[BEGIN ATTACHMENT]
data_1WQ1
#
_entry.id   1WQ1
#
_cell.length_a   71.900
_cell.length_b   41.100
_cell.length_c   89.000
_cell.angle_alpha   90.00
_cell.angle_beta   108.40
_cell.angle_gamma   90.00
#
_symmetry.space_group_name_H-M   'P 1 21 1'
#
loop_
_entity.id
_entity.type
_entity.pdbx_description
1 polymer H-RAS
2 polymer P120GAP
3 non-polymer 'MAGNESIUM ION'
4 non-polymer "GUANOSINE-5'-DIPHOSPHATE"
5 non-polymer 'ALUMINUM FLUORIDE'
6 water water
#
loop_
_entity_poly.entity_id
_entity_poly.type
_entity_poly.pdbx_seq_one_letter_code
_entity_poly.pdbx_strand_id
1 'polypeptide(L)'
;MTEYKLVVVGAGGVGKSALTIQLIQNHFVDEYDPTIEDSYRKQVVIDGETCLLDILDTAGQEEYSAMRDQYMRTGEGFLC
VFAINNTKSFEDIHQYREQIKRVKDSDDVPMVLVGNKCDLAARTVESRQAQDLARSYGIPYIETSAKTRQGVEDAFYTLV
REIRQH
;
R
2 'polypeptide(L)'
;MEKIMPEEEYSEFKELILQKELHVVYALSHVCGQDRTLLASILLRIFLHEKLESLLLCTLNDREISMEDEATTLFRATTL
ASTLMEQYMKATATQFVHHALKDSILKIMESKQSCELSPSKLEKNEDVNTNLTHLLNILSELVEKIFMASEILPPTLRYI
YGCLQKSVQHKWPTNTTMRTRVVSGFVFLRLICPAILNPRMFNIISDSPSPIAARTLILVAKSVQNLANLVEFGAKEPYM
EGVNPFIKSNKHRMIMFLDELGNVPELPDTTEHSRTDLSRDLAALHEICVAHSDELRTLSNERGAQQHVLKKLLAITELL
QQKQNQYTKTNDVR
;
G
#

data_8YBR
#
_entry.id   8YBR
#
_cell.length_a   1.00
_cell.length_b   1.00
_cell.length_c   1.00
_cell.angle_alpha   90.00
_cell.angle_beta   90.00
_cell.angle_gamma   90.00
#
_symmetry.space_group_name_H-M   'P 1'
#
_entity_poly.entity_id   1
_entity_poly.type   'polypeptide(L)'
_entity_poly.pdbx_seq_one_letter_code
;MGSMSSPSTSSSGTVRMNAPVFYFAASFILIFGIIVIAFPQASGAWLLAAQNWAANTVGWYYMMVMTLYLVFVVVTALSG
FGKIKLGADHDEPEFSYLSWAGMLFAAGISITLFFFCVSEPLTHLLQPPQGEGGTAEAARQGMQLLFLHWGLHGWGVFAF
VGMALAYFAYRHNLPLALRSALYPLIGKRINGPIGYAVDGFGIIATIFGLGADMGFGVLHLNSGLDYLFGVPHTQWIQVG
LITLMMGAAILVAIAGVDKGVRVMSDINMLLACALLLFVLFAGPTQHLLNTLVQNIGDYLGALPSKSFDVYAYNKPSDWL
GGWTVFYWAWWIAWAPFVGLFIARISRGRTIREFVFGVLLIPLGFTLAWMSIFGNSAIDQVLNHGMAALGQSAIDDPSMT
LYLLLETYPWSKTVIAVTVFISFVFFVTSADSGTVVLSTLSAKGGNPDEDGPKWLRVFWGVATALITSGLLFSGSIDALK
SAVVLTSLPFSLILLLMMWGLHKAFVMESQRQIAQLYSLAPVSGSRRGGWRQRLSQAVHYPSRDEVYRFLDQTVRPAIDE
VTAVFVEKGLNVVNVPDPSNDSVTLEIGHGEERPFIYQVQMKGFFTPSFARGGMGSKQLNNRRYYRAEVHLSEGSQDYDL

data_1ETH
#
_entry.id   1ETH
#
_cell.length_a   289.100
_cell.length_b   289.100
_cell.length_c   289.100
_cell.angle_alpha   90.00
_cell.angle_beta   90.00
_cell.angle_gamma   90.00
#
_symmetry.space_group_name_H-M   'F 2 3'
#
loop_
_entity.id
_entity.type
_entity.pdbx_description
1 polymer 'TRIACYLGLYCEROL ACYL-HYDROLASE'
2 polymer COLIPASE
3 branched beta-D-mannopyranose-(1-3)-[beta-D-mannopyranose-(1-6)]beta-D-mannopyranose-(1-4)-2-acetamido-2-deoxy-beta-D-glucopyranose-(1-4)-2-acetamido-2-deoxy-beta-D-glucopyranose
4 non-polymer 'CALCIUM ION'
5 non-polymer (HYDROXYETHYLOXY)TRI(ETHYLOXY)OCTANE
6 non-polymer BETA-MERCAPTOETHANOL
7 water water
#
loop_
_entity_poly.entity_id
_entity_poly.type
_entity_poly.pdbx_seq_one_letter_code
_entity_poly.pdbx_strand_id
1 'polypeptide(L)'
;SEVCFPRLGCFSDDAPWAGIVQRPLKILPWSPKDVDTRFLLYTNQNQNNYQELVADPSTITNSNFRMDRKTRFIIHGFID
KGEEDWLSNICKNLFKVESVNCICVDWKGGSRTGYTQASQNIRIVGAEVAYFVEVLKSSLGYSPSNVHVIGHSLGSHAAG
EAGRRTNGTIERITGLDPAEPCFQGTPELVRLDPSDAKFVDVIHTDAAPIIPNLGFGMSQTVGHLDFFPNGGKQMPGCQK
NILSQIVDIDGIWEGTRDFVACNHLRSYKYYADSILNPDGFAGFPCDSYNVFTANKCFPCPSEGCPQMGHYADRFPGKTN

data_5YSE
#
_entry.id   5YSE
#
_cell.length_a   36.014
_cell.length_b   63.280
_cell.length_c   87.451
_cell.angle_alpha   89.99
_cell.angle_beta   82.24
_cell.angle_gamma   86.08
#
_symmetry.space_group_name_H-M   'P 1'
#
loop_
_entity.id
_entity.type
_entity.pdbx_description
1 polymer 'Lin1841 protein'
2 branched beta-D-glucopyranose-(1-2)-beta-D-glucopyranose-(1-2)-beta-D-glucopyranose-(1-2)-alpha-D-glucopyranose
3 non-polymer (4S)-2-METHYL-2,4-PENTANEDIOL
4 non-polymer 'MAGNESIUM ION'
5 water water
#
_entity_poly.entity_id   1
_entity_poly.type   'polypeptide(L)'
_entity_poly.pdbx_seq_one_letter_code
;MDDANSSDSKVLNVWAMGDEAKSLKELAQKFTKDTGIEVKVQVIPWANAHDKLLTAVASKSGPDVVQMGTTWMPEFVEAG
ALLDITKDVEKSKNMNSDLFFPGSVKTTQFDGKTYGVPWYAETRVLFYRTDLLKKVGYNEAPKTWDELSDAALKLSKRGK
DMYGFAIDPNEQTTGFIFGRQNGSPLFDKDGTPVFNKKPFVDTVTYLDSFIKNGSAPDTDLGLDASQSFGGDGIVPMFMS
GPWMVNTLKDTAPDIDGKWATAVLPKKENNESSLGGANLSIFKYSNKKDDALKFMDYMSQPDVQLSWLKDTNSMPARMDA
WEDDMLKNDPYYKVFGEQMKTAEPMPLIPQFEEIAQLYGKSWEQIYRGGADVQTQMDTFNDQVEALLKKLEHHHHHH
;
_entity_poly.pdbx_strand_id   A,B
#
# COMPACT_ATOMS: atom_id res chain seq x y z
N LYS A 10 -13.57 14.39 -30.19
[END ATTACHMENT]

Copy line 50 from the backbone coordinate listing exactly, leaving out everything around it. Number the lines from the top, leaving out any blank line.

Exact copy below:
_cell.length_b   1.00